Limited knowledge, high interest in pediatric advanced directives among caregivers

1. Half (49.2%) of parents and caregivers of chronically ill children had interest in creating advanced directives (ADs) for their children, while only 3% reported having created an AD for their child.

2. Prior knowledge of ADs was significantly more likely among caregivers with a college degree and significantly less likely among those whose primary language was Spanish.

Evidence Rating Level: 2 (Good)  

Study Rundown: Compared to the expansive research on adult palliative care, there is a dearth of studies exploring pediatric palliative care. Despite the increasing proportion of chronically ill children in the US, little is known about the caregivers’ understanding of advanced directives (ADs). This study explored caregivers’ perception of and experience with ADs for their chronically ill children. Close-ended, verbal surveys were administered to caregivers and parents of chronically ill children to ascertain whether they had heard of ADs and if they had any interest in making one for their child. Although 61.6% of participants had never heard of ADs, 49.2% had interest in creating one for their child, indicating a gap between understanding and need. Those with a college education and those speaking English, compared to Spanish, were significantly more likely to know about ADs prior to the administration of the survey. Although this study is one of the few exploring the current state of pediatric ADs, it is limited by the potential selection bias due to the non-randomized nature of sample.

Click to read the study, published today in Pediatrics

Relevant Reading: Pediatric advance care planning: a systematic review

Study Author, Dr. Danica Liberman, MD, MPH, talks to 2 Minute Medicine: Children’s Hospital Los Angeles, Division of Emergency and Transport Medicine, and Keck School of Medicine of the University of Southern California, Department of Pediatrics. Los Angeles, CA.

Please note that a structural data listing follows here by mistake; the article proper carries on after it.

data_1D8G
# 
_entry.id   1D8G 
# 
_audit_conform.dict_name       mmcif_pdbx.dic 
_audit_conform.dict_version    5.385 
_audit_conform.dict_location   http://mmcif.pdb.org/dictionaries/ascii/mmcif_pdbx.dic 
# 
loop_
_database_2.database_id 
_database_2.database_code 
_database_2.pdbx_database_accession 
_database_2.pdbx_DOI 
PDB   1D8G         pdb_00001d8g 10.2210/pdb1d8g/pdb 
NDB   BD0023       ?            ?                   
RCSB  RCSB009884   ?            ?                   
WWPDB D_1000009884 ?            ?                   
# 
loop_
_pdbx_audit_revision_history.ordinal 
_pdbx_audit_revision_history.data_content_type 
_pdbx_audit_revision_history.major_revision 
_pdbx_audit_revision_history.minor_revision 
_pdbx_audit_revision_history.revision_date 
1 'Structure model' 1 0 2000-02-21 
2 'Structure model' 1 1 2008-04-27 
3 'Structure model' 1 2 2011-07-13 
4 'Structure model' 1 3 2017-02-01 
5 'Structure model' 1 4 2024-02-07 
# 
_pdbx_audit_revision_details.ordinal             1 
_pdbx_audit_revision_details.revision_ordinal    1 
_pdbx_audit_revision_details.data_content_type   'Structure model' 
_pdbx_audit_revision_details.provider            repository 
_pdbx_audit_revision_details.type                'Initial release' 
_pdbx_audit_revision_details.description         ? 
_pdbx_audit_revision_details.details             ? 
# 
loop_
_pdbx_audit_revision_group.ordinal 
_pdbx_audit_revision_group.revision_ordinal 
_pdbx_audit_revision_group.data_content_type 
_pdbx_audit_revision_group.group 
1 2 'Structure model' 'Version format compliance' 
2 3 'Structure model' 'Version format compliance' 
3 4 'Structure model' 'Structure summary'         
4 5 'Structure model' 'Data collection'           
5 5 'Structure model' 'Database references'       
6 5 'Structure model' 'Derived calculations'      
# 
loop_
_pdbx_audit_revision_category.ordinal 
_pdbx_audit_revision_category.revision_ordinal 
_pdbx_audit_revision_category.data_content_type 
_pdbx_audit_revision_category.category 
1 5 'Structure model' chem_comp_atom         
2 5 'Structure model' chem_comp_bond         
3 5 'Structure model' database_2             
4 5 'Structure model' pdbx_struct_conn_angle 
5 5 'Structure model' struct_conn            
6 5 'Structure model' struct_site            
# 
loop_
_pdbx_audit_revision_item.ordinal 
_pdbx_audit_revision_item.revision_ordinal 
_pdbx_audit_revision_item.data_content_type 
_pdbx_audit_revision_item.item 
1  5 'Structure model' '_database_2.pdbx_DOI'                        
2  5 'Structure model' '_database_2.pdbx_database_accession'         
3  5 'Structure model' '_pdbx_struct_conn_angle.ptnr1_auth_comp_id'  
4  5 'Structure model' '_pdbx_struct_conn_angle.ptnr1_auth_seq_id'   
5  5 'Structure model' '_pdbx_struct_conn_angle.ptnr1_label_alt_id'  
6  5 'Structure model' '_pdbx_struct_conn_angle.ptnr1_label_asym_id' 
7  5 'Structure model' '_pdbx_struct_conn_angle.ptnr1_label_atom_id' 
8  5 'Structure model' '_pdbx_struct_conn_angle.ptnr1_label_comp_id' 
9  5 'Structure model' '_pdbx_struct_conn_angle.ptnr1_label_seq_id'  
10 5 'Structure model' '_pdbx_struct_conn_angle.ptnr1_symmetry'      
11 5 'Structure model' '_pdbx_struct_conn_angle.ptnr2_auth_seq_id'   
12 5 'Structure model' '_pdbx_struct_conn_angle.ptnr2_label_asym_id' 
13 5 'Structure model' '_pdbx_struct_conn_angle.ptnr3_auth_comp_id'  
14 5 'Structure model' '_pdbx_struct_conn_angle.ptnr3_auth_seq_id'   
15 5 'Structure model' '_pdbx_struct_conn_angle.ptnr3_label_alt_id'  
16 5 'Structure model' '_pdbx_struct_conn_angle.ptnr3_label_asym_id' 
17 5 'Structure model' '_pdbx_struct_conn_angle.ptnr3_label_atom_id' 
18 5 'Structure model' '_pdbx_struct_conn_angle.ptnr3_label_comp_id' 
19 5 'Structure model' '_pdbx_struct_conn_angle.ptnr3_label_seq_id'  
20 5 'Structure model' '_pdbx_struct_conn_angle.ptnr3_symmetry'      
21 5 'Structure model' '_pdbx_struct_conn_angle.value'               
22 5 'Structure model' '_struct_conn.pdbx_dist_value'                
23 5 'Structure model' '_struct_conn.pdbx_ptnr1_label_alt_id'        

“As the number of chronically ill children grows in the U.S., familiarity and comfort with end-of-life discussions and advance directives will become increasingly important for physicians. Although pediatric palliative care is gaining interest within the medical community, knowledge about advance directives remains limited among caregivers of children with chronic illness. However, interest in creating advance directives is high, suggesting an unmet need and opportunity for healthcare providers to improve the care of children with chronic illness.”

In-Depth [prospective, cross-sectional survey]: Convenience sampling was used to recruit 307 primary caregivers (participants) of chronically ill patients from the Children’s Hospital of Los Angeles pulmonary and pediatric clinics and emergency department between May 2012 and February 2013. Seventy-two percent of caregivers identified as Hispanic and 55% were born outside of the United States. Mean age of pediatric patients was 8.95 years (SD = 5.99, range .33-19). A close-ended survey was administered to all participants. Sixty-two percent of subjects had not heard about ADs, 81.8% had never discussed them previously, and 49.2% of subjects were interested in creating ADs for their child. Only 3% of subjects already had an AD for their child. Caregivers with a college degree were significantly more likely to know about ADs compared to those without a high school diploma (OR = 4.66, P < .001). Spanish speaking caregivers were significantly less likely to know about ADs, compared to English speakers (OR = .42, P < .01). Finally, caregivers of children who had 11 to 20 emergency room visits in the past year were significantly more interested in creating an AD compared to those who had between 1 and 5 visits (OR = 11.75, P < .02).

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Image: PD

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